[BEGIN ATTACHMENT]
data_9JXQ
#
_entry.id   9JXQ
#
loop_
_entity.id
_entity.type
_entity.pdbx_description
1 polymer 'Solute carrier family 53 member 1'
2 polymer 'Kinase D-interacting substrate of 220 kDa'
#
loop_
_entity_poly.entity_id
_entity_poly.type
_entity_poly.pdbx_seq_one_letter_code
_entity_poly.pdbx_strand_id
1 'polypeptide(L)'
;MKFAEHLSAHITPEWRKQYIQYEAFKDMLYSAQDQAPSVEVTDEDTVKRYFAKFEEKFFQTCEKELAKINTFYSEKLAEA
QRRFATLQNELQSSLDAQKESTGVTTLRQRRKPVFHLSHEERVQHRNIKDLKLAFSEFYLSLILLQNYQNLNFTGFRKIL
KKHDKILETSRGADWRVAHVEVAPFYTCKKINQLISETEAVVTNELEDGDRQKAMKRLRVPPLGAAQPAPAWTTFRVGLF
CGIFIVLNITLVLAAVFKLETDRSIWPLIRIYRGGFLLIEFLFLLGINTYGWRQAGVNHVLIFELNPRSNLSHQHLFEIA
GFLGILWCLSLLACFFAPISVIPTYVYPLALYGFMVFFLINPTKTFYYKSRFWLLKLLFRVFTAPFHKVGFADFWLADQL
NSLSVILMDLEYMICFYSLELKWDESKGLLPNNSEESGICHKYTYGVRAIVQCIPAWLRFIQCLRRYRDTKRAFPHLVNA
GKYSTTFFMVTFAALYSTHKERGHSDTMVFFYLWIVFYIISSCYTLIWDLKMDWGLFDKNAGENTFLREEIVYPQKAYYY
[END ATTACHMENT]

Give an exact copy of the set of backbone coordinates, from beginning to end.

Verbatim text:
data_9JXQ
#
_entry.id   9JXQ
#
loop_
_entity.id
_entity.type
_entity.pdbx_description
1 polymer 'Solute carrier family 53 member 1'
2 polymer 'Kinase D-interacting substrate of 220 kDa'
#
loop_
_entity_poly.entity_id
_entity_poly.type
_entity_poly.pdbx_seq_one_letter_code
_entity_poly.pdbx_strand_id
1 'polypeptide(L)'
;MKFAEHLSAHITPEWRKQYIQYEAFKDMLYSAQDQAPSVEVTDEDTVKRYFAKFEEKFFQTCEKELAKINTFYSEKLAEA
QRRFATLQNELQSSLDAQKESTGVTTLRQRRKPVFHLSHEERVQHRNIKDLKLAFSEFYLSLILLQNYQNLNFTGFRKIL
KKHDKILETSRGADWRVAHVEVAPFYTCKKINQLISETEAVVTNELEDGDRQKAMKRLRVPPLGAAQPAPAWTTFRVGLF
CGIFIVLNITLVLAAVFKLETDRSIWPLIRIYRGGFLLIEFLFLLGINTYGWRQAGVNHVLIFELNPRSNLSHQHLFEIA
GFLGILWCLSLLACFFAPISVIPTYVYPLALYGFMVFFLINPTKTFYYKSRFWLLKLLFRVFTAPFHKVGFADFWLADQL
NSLSVILMDLEYMICFYSLELKWDESKGLLPNNSEESGICHKYTYGVRAIVQCIPAWLRFIQCLRRYRDTKRAFPHLVNA
GKYSTTFFMVTFAALYSTHKERGHSDTMVFFYLWIVFYIISSCYTLIWDLKMDWGLFDKNAGENTFLREEIVYPQKAYYY